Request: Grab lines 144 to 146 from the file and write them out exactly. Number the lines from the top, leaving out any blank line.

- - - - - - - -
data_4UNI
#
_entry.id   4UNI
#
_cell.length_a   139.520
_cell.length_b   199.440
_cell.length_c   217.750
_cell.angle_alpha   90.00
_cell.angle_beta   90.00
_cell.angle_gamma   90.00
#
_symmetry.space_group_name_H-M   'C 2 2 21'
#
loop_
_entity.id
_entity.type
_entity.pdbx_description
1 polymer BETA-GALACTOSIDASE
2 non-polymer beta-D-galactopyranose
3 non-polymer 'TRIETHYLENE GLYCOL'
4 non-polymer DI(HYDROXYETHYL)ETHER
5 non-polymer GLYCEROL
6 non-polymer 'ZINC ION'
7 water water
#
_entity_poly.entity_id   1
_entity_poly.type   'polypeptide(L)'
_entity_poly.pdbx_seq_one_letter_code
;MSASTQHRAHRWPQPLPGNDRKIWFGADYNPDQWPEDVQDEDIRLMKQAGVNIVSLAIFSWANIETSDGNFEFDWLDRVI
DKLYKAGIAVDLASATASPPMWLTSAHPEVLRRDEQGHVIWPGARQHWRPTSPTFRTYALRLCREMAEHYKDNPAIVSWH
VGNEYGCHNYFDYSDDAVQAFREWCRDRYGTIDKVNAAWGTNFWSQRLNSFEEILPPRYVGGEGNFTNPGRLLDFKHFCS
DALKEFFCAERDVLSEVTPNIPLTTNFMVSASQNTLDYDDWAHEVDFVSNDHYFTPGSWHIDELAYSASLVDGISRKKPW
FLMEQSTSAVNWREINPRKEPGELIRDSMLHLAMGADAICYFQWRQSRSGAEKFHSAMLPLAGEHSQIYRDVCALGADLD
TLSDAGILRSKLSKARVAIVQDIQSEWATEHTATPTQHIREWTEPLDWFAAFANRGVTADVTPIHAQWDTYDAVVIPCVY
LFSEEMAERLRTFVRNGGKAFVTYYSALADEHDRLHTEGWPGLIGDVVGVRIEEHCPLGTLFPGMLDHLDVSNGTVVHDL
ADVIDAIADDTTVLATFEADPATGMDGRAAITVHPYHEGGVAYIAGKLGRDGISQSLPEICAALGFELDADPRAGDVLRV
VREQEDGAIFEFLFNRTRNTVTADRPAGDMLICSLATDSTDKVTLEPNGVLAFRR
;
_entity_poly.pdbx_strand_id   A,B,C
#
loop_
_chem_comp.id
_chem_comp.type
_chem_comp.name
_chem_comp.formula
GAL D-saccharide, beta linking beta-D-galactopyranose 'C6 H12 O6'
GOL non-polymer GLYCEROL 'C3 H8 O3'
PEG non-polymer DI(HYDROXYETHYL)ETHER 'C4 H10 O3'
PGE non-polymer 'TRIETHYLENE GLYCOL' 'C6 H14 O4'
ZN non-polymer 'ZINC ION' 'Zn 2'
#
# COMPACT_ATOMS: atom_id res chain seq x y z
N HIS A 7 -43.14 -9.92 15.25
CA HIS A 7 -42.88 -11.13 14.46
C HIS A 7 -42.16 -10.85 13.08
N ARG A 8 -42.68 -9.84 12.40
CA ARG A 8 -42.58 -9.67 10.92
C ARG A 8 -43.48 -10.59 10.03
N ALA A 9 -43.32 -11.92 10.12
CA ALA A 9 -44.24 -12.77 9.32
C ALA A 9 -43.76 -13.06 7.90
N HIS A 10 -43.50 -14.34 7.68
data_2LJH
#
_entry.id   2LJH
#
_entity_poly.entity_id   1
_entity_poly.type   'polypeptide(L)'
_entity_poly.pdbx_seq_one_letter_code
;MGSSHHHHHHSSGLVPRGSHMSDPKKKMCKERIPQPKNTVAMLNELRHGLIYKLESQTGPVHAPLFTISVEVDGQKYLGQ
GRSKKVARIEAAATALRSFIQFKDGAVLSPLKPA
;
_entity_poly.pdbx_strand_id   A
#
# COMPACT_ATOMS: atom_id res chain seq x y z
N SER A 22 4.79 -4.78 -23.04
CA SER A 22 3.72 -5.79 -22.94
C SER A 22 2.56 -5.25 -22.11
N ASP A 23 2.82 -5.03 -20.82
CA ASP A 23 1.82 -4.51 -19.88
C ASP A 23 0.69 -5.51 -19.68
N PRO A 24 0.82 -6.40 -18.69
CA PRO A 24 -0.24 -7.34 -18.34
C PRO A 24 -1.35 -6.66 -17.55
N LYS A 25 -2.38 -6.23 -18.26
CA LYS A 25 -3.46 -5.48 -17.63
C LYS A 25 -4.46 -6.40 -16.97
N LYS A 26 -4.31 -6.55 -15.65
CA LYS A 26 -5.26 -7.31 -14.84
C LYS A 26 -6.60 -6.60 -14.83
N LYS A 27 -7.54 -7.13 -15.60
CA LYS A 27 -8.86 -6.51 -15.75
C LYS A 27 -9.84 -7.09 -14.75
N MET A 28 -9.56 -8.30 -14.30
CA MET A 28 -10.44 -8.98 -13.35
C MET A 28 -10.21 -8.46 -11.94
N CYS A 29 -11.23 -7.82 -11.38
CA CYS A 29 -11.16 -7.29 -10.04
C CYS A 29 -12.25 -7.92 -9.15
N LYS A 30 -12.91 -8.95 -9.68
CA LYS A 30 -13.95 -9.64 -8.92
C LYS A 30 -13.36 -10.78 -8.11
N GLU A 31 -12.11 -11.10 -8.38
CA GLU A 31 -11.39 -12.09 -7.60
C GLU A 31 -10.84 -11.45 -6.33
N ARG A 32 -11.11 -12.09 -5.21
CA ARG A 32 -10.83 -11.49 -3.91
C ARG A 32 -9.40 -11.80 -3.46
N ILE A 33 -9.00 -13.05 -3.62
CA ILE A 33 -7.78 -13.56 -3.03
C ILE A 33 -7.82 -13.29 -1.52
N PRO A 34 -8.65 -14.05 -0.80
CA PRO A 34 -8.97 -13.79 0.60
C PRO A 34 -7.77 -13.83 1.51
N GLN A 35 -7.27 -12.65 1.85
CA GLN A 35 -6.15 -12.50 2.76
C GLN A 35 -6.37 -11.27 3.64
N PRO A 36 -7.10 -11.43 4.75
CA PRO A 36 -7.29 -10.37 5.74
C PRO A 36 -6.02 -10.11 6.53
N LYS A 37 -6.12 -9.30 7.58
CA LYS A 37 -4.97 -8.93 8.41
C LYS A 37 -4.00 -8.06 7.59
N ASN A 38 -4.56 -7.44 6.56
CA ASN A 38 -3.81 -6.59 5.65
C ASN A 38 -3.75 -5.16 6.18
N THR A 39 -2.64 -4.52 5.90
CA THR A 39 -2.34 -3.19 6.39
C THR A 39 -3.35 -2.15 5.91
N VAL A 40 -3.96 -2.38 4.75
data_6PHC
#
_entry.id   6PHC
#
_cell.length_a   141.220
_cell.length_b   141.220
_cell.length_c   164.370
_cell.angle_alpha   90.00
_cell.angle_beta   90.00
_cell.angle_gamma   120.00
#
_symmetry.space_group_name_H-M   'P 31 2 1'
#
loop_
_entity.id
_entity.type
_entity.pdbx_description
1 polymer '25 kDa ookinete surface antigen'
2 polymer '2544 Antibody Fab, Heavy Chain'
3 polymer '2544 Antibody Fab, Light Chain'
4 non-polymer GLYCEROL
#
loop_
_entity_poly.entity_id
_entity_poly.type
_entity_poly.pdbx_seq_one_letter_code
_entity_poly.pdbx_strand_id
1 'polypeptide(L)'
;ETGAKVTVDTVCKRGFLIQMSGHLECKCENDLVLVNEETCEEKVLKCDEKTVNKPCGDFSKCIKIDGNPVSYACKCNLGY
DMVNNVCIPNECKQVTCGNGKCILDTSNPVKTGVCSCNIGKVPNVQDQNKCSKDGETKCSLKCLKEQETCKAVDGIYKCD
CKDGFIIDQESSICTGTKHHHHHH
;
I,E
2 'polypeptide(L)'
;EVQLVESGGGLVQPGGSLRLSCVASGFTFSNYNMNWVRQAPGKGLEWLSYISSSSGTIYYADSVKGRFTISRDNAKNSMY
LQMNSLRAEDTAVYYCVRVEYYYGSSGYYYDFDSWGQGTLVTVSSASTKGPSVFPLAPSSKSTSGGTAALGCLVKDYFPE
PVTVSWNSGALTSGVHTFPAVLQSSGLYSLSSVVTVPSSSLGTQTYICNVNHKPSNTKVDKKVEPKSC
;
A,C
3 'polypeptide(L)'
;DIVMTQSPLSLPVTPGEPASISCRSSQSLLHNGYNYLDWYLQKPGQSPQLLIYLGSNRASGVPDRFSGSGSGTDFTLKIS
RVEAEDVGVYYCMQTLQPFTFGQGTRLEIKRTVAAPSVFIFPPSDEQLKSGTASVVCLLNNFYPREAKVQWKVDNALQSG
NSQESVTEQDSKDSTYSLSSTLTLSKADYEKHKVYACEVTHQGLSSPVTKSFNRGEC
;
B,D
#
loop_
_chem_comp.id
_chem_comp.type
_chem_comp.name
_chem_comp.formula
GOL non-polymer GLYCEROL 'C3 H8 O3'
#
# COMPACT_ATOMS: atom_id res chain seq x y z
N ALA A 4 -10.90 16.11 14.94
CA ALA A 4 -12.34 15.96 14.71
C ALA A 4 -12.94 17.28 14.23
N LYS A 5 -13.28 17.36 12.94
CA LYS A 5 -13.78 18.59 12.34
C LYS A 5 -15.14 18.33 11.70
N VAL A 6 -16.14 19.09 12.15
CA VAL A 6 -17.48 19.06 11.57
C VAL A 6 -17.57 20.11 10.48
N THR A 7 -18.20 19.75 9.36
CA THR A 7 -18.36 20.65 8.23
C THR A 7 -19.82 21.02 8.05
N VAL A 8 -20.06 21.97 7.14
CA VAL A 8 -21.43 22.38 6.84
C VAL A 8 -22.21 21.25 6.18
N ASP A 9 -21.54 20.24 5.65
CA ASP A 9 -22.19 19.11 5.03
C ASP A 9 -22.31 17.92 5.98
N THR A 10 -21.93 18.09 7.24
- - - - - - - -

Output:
loop_
_entity.id
_entity.type